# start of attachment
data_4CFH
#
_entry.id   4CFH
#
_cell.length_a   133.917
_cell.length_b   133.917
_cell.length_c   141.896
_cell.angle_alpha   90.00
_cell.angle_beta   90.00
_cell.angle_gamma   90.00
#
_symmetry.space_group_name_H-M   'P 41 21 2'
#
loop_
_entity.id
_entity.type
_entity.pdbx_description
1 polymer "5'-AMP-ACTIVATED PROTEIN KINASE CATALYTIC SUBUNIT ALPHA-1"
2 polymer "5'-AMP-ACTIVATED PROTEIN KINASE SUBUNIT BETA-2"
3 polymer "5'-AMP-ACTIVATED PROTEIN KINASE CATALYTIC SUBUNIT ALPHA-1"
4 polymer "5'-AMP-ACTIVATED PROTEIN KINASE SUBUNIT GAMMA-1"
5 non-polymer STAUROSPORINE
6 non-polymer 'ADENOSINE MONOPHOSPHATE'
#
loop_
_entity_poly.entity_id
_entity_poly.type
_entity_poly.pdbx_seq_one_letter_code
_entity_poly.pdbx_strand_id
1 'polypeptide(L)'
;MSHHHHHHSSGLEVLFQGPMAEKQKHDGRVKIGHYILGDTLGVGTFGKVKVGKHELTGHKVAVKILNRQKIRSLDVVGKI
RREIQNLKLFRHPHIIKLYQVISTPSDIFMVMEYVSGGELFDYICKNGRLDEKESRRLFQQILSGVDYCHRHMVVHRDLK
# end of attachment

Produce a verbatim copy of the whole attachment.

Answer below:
data_4CFH
#
_entry.id   4CFH
#
_cell.length_a   133.917
_cell.length_b   133.917
_cell.length_c   141.896
_cell.angle_alpha   90.00
_cell.angle_beta   90.00
_cell.angle_gamma   90.00
#
_symmetry.space_group_name_H-M   'P 41 21 2'
#
loop_
_entity.id
_entity.type
_entity.pdbx_description
1 polymer "5'-AMP-ACTIVATED PROTEIN KINASE CATALYTIC SUBUNIT ALPHA-1"
2 polymer "5'-AMP-ACTIVATED PROTEIN KINASE SUBUNIT BETA-2"
3 polymer "5'-AMP-ACTIVATED PROTEIN KINASE CATALYTIC SUBUNIT ALPHA-1"
4 polymer "5'-AMP-ACTIVATED PROTEIN KINASE SUBUNIT GAMMA-1"
5 non-polymer STAUROSPORINE
6 non-polymer 'ADENOSINE MONOPHOSPHATE'
#
loop_
_entity_poly.entity_id
_entity_poly.type
_entity_poly.pdbx_seq_one_letter_code
_entity_poly.pdbx_strand_id
1 'polypeptide(L)'
;MSHHHHHHSSGLEVLFQGPMAEKQKHDGRVKIGHYILGDTLGVGTFGKVKVGKHELTGHKVAVKILNRQKIRSLDVVGKI
RREIQNLKLFRHPHIIKLYQVISTPSDIFMVMEYVSGGELFDYICKNGRLDEKESRRLFQQILSGVDYCHRHMVVHRDLK